Ventricular Septal Defect

What is ventricular septal defect?

Babies born with ventricular (pronounced ven-TRIH-ku-lar) septal defect (VSD) have a hole in the wall of their heart between the 2 lower chambers (right and left ventricles) where the blood leaves the heart. This wall is the ventricular septum.

Blood comes from the body into the right atrium. Then it flows into the right ventricle. The right ventricle pumps it to the lungs to get oxygen. Next, blood travels from the lungs to the left atrium. Then it flows into the left ventricle, which pumps it out to the rest of the body.

Normally, blood cannot pass between the ventricles. But when there is a hole between the sides of the heart, some oxygen-rich blood leaks from the left ventricle into the right ventricle and goes back to the lungs.

The hole may be small and cause no symptoms, or it may be large and cause serious problems with blood flow. If the hole is large, too much blood will be pumped to the lungs, leading to congestive heart failure.

Also, the heart will have to work harder to pump blood to the body. As a result of the extra work, the heart can get bigger.

  • VSD is the most common heart birth defect. About 3 in every 1,000 babies have it.

    VSD is often referred to as a hole in the heart. It happens early in the baby’s development when the heart is forming.

    Some children with VSD have other heart defects, like atrial septal defect. Some have other genetic conditions that increase the risk for VSD, like Down syndrome.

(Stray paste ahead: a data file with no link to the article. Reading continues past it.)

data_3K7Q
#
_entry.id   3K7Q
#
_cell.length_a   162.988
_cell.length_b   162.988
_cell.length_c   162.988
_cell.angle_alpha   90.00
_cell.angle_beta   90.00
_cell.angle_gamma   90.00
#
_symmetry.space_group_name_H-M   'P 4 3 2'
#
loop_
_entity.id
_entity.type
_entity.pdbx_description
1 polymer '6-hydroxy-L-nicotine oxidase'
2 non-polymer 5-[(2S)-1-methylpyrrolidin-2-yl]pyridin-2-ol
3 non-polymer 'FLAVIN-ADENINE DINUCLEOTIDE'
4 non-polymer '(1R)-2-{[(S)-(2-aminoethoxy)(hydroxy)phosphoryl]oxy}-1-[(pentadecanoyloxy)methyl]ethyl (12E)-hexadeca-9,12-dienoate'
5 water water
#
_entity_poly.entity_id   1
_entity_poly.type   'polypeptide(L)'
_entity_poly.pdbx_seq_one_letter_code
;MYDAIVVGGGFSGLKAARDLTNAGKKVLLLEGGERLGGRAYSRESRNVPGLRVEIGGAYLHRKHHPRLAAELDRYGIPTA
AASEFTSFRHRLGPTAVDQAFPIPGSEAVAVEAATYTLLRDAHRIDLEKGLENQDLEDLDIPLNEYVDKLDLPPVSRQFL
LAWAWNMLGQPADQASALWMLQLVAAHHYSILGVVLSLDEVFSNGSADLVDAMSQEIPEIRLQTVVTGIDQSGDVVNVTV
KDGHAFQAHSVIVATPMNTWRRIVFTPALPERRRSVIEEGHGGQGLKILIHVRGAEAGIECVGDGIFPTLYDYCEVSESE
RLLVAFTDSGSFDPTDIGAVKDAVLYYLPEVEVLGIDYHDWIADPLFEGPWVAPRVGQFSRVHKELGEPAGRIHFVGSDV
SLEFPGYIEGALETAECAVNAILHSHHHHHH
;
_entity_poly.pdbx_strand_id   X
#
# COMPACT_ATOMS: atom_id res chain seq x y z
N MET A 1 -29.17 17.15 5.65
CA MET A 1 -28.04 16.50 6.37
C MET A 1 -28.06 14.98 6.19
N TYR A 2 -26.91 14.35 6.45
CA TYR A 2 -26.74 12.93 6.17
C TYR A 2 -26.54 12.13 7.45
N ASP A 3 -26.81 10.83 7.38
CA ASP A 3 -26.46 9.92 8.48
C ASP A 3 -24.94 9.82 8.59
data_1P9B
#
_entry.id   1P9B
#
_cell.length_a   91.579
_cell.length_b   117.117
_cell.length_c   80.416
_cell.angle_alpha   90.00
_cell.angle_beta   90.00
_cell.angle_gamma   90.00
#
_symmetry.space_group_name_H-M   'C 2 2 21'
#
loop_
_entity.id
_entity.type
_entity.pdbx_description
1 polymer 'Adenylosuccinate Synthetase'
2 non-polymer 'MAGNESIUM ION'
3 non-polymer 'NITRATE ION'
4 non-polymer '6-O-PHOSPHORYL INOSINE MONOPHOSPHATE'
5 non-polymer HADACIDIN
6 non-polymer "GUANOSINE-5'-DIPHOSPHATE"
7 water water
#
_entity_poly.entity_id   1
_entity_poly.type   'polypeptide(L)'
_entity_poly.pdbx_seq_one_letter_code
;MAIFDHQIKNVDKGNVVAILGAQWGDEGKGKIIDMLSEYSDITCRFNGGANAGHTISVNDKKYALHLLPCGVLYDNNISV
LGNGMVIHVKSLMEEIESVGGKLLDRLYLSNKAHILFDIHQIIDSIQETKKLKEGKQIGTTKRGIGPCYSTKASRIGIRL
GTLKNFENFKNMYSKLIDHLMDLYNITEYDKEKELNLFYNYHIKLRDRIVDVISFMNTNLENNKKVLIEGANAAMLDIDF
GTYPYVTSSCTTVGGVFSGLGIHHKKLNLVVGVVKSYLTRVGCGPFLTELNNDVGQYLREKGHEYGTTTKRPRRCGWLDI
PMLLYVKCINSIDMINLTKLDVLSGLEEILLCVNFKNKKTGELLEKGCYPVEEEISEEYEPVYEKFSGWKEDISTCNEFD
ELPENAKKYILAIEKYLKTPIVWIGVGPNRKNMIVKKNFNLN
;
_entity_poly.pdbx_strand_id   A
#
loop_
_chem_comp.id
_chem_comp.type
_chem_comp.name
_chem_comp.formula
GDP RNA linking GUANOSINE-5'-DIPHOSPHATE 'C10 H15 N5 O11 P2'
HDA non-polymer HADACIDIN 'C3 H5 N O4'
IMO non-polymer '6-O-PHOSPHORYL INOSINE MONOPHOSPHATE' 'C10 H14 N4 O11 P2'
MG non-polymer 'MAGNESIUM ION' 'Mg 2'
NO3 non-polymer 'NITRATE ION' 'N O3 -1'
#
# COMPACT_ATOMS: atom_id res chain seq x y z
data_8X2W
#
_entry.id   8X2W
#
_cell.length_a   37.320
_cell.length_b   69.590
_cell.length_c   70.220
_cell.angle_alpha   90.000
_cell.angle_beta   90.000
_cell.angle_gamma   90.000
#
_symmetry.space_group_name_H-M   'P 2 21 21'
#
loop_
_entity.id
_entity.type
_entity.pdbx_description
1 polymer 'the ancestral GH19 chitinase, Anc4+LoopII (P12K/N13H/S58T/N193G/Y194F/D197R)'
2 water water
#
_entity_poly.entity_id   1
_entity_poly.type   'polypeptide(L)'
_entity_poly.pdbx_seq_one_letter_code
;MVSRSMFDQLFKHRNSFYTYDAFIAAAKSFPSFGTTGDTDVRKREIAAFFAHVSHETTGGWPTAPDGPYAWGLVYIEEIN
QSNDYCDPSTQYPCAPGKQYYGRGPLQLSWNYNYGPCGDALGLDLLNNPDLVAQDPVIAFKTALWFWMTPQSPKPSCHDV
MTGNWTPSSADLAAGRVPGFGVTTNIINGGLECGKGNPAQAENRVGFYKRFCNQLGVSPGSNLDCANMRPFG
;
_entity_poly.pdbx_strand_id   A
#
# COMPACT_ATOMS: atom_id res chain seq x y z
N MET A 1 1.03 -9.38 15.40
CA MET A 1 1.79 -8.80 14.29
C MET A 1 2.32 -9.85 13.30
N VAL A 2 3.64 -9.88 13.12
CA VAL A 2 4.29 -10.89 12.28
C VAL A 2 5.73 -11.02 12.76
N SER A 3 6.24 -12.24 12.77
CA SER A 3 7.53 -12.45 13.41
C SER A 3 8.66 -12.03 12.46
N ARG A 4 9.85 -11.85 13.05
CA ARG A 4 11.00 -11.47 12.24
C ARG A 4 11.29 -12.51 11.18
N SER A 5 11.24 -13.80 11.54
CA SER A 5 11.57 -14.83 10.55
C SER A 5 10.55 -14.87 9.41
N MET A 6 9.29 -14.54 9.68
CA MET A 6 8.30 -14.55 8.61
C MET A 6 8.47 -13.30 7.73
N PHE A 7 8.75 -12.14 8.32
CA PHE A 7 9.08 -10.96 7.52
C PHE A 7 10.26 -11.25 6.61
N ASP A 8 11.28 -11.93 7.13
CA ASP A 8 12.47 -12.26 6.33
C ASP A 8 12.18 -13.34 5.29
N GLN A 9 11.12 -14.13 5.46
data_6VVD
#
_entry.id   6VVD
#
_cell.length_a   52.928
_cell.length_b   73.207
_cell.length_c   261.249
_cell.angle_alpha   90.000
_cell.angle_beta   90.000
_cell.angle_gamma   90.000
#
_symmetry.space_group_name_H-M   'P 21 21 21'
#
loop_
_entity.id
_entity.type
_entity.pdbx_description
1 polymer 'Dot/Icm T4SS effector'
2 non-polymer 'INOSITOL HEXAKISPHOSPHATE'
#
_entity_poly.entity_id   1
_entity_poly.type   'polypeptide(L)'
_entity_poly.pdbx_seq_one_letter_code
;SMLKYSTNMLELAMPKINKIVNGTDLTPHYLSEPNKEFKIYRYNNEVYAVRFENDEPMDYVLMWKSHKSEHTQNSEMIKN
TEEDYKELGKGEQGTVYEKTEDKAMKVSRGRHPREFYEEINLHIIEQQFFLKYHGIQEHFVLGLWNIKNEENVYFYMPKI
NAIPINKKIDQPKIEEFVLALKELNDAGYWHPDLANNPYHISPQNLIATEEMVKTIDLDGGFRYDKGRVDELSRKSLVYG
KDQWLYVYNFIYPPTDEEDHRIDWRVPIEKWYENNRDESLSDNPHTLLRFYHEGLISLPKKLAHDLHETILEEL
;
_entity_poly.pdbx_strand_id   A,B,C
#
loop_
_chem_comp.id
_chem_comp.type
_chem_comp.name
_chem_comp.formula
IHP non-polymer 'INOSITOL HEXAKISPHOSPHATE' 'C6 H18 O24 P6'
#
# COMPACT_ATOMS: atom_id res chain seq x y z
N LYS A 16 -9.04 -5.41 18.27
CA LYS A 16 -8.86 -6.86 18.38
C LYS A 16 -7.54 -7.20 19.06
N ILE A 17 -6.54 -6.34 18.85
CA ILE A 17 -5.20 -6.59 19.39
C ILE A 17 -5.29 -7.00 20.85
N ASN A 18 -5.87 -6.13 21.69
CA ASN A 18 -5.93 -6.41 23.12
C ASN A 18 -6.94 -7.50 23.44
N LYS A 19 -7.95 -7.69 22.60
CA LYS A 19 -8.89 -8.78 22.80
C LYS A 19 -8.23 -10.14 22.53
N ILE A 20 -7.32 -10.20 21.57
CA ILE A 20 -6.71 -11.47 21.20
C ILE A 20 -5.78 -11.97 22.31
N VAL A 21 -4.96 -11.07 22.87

Ventricular Septal Defect at Seattle Children’s

Consistently ranked one of the nation's best cardiology and cardiac surgery programs by U.S. News and World Report.

  • With more than 40 pediatric cardiologists, we have experience diagnosing and treating every kind of heart problem.

    Our heart team has extensive experience with the treatments patients may require for VSD, including: 

    We also have a pediatric cardiac anesthesia team and a Cardiac Intensive Care Unit ready to care for children who undergo heart surgery.

    See our statistics and outcomes for ventricular septal defect repair.

    Seattle Children’s has been treating children since 1907. Our team members are experts in their fields and in meeting the unique needs of children. For example, the doctors who give your child anesthesia (sedation) are board certified in pediatric anesthesiology. This means they have extra years of training in how to take care of kids. Our child life specialists know how to help children understand their illnesses and treatments in ways that make sense for their age.

  • When you come to Seattle Children’s, a team of people will take care of your child. Along with your child’s heart doctor (cardiologist), you are connected with other providers, such as neonatologists, lung doctors (pulmonologists), nurses, child life specialists, social workers and others, if their expertise is needed.

    We work together to meet all of your child’s health needs and help your family through this experience. We’ll discuss treatments in ways you can understand and involve you in every decision.